TENS OF THOUSANDS of stranded Qantas Airways passengers worldwide are scrambling to get to their destinations today after the airline abruptly grounded its global fleet over a dispute with workers.
Australia’s government sought a court order to force the flagship carrier’s planes back in the air.
Australian officials expressed frustration over the sudden action by the world’s 10th-largest airline and asked an emergency arbitration hearing to order Qantas to fly in Australia’s economic interests.
“It’s not our place to start allocating responsibility, but what I also know is there is a better way to resolve these matters … than locking your customers out,” Australian Assistant Treasurer Bill Shorten told reporters ahead of the arbitration hearing in the southern city of Melbourne. “We want more common sense than that.”
About 70,000 passengers fly Qantas each day, and they were stuck in airports around the world trying to make alternate arrangements after Qantas announced on Saturday that it had grounded all flights until unions reach an agreement with the company.
Qantas already had reduced and rescheduled flights for weeks after union workers struck and refused to work overtime out of worries that a restructuring plan would move some of Qantas’ 35,000 jobs overseas.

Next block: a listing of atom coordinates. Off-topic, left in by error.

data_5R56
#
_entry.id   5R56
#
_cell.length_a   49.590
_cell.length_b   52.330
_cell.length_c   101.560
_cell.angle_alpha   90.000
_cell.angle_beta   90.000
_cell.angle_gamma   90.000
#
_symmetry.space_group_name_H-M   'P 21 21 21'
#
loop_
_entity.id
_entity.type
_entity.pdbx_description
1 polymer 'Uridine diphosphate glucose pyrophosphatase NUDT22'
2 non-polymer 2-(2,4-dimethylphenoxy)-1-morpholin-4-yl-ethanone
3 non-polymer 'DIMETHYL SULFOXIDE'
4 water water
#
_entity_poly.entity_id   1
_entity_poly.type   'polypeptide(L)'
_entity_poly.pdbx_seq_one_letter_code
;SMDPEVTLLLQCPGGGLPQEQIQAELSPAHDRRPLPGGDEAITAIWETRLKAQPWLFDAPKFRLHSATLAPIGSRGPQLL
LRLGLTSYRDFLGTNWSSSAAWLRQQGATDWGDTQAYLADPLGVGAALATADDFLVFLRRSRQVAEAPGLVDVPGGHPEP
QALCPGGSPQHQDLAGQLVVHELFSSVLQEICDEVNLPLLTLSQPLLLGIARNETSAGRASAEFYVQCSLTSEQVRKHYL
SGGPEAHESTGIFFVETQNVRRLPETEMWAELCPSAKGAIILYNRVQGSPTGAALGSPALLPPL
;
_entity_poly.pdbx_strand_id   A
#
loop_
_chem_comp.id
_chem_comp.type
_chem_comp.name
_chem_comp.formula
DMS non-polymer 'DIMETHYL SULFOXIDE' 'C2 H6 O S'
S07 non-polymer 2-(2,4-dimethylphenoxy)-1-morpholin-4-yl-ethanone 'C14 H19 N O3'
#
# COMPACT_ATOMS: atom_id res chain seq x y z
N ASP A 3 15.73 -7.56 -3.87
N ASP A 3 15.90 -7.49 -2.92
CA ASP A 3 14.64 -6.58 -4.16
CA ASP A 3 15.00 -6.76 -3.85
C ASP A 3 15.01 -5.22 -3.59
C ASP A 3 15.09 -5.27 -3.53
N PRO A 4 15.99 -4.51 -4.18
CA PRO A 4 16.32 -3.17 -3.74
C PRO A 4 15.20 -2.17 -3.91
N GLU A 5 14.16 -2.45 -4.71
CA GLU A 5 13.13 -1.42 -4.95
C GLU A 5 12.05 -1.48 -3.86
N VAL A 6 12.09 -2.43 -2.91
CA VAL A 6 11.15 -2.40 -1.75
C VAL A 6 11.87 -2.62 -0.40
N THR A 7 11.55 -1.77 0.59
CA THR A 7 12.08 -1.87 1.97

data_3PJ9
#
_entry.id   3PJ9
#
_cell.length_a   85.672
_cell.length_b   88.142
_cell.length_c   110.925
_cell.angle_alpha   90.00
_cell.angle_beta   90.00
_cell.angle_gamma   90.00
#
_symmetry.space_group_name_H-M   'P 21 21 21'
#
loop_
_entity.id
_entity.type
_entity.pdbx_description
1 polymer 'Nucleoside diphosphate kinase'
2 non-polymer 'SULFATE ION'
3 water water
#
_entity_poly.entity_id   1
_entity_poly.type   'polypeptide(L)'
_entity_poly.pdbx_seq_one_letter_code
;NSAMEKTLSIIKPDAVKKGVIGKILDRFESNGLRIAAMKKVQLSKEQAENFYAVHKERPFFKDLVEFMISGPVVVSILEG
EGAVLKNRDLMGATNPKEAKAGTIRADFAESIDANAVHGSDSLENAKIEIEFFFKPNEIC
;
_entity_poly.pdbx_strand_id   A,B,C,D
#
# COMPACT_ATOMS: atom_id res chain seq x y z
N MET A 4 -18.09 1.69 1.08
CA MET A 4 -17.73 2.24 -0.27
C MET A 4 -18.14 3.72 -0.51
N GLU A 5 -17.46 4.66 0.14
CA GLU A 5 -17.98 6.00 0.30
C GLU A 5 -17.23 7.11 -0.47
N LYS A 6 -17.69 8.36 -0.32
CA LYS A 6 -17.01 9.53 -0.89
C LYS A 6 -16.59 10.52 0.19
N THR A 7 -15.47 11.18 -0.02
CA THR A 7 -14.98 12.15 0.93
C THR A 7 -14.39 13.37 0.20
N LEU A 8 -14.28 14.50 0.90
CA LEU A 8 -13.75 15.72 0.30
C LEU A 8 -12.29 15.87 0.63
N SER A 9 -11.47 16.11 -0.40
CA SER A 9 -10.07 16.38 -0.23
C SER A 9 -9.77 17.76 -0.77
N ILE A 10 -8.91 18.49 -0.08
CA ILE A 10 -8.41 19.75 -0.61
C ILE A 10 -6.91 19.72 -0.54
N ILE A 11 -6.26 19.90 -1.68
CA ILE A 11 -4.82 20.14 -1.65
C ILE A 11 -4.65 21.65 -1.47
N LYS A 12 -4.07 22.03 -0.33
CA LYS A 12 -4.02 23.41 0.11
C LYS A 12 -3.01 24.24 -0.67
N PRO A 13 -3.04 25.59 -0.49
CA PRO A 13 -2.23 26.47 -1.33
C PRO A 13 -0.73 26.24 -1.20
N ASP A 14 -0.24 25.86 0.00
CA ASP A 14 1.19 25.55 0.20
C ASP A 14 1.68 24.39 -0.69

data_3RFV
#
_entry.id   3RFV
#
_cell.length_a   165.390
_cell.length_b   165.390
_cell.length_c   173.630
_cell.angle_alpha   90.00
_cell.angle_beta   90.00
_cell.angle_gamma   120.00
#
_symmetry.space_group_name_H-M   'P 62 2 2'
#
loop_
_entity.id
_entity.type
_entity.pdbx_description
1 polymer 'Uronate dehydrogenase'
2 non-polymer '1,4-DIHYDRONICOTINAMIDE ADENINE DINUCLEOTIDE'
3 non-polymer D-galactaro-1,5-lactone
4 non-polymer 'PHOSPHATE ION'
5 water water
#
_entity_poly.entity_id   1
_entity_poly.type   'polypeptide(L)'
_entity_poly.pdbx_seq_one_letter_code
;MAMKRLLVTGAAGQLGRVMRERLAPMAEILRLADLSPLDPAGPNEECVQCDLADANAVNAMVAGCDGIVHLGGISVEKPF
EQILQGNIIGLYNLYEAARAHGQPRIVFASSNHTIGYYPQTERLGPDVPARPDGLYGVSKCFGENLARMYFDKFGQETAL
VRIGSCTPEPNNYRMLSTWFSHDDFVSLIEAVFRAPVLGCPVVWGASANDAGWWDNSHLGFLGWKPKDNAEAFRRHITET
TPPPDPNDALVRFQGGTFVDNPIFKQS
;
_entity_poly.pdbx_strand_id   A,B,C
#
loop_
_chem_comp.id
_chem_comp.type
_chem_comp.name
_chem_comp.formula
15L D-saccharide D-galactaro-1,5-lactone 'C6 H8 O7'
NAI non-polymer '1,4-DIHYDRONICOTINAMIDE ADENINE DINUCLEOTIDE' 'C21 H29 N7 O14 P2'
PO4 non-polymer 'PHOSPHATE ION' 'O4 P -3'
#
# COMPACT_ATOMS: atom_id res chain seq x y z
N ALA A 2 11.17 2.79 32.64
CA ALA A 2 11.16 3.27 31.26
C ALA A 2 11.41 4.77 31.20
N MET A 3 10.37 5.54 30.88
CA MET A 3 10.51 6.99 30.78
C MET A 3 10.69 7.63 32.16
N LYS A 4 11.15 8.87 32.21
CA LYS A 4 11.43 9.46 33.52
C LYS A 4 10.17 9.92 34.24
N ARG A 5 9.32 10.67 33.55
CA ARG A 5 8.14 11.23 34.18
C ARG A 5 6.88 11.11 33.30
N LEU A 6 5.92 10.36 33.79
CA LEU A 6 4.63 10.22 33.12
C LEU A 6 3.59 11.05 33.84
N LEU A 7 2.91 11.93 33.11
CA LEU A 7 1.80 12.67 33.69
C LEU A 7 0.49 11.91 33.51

German tourist Michael Messmann was trying to find a way home from Singapore on Sunday. He and his wife spent five weeks traveling around Australia but found their connecting flight home to Frankfurt suddenly canceled.
“I don’t know the details of the dispute, but it seems like a severe reaction by the airline to shut down all their flights. That seems a bit extreme,” said Messmann, 68. “After five weeks of traveling, we just want to go home.”
Australian business traveler Graeme Yeatman, however, sided with the airline, even though he was also trying to find a new flight home to Sydney on Sunday after his flight was canceled.
“I think the unions have too much power over Qantas. Even though this is an inconvenience for me, I’m glad the airline is drawing a line in the sand,” said Yeatman, 41.